I’ve been thinking a lot about force lately (in the Newtonian sense) as I’ve been working on revising a poem that had become too static for its own good. How, I’ve been asking myself, might one use a directional force (a push or a pull) as a central device by which to drive a poem’s internal motion (imagistically, rhythmically, and otherwise)? It’s an interesting challenge, to allow the arc of one’s language (which is, ultimately, abstract) to be driven by the idea of a physical (concrete) force. Cornelius Eady’s poem “Crows in a Strong Wind” provides some insight into how this may be done:
Off go the crows from the roof.
The crows can’t hold on.
They might as well
Be perched on an oil slick.
Such an awkward dance,
In their spottled-black coats.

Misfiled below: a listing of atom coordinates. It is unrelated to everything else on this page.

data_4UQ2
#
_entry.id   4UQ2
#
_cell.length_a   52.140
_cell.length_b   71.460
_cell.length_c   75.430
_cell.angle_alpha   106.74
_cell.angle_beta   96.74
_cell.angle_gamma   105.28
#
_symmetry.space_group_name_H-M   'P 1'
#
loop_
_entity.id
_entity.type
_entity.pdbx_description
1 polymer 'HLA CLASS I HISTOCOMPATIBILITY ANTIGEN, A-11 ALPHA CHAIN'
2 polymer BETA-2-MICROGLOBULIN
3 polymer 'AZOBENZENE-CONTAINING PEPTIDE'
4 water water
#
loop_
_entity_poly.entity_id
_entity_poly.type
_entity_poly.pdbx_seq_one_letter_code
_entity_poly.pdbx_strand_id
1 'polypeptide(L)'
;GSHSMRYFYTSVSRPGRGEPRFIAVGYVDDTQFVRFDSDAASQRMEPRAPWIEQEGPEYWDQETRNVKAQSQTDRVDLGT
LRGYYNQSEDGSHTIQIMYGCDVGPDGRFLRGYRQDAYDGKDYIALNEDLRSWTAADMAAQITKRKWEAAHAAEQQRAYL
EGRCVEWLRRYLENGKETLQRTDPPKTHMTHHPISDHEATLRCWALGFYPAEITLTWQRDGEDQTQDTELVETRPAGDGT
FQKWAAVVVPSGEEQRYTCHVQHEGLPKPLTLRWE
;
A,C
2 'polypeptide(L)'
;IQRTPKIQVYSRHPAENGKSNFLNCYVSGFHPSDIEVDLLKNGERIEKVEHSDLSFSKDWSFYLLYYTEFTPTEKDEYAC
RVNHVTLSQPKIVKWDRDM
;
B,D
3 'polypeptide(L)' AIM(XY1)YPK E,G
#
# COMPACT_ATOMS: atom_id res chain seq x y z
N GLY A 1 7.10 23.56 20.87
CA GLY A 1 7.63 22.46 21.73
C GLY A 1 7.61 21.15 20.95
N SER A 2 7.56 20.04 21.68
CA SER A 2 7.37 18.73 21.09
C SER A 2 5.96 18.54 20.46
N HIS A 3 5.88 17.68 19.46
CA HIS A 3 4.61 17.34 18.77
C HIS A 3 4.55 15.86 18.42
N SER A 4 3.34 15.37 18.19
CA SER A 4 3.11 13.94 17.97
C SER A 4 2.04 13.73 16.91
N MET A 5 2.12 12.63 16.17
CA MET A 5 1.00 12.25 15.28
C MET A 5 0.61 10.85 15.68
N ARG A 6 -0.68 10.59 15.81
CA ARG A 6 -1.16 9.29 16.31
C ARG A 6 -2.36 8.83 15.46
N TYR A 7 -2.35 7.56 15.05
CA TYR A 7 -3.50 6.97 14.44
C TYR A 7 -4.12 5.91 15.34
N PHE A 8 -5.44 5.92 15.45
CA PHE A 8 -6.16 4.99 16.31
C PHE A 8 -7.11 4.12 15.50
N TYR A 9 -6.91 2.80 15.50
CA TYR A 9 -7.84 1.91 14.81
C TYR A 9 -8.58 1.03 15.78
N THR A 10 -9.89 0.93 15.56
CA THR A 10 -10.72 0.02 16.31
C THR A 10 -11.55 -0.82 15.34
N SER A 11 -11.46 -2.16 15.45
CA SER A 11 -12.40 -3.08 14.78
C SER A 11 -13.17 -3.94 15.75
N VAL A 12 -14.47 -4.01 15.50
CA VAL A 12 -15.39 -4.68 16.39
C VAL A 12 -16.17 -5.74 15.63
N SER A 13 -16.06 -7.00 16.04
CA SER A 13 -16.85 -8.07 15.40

Such a tipsy dance,
The thrust of his lyric takes off (or is blown off) its perch as suddenly as the crows are blown from the roof, only to return again as both the speaker’s thoughts and the crows themselves attempt to recreate the scene that served as the poem’s genesis. This pattern—of being blown off course, and then returning, only to be blown off, and to return again—creates a sense of disorientation that makes the poem feel dizzily, and wonderfully, surprising. The force of the wind drives the poem forward and back, forward and back, just as it disturbs the crows from their perch, resulting in a kind of sampling that causes the original image to be made new again and again.
Prompt: write a poem whose arc, and imagery, is driven by a single, physical motion (a push, a pull, a twist, a parabolic descent).